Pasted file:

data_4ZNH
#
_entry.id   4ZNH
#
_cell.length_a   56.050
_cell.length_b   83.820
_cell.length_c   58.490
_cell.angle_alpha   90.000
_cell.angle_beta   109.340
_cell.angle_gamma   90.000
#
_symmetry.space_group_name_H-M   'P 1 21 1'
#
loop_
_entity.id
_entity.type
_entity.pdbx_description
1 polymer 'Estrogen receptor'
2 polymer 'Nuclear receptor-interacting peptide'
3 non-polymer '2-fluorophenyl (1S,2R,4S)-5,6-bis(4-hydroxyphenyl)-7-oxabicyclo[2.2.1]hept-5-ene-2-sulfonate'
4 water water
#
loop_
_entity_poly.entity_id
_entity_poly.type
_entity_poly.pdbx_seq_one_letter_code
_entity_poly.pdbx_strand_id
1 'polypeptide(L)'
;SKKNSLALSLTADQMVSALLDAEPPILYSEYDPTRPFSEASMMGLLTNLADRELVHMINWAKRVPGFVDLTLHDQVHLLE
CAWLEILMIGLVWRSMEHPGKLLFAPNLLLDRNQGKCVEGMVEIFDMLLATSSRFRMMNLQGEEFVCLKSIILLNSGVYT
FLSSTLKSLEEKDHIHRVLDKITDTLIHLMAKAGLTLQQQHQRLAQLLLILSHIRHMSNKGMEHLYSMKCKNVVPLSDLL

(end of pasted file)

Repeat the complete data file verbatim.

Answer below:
data_4ZNH
#
_entry.id   4ZNH
#
_cell.length_a   56.050
_cell.length_b   83.820
_cell.length_c   58.490
_cell.angle_alpha   90.000
_cell.angle_beta   109.340
_cell.angle_gamma   90.000
#
_symmetry.space_group_name_H-M   'P 1 21 1'
#
loop_
_entity.id
_entity.type
_entity.pdbx_description
1 polymer 'Estrogen receptor'
2 polymer 'Nuclear receptor-interacting peptide'
3 non-polymer '2-fluorophenyl (1S,2R,4S)-5,6-bis(4-hydroxyphenyl)-7-oxabicyclo[2.2.1]hept-5-ene-2-sulfonate'
4 water water
#
loop_
_entity_poly.entity_id
_entity_poly.type
_entity_poly.pdbx_seq_one_letter_code
_entity_poly.pdbx_strand_id
1 'polypeptide(L)'
;SKKNSLALSLTADQMVSALLDAEPPILYSEYDPTRPFSEASMMGLLTNLADRELVHMINWAKRVPGFVDLTLHDQVHLLE
CAWLEILMIGLVWRSMEHPGKLLFAPNLLLDRNQGKCVEGMVEIFDMLLATSSRFRMMNLQGEEFVCLKSIILLNSGVYT
FLSSTLKSLEEKDHIHRVLDKITDTLIHLMAKAGLTLQQQHQRLAQLLLILSHIRHMSNKGMEHLYSMKCKNVVPLSDLL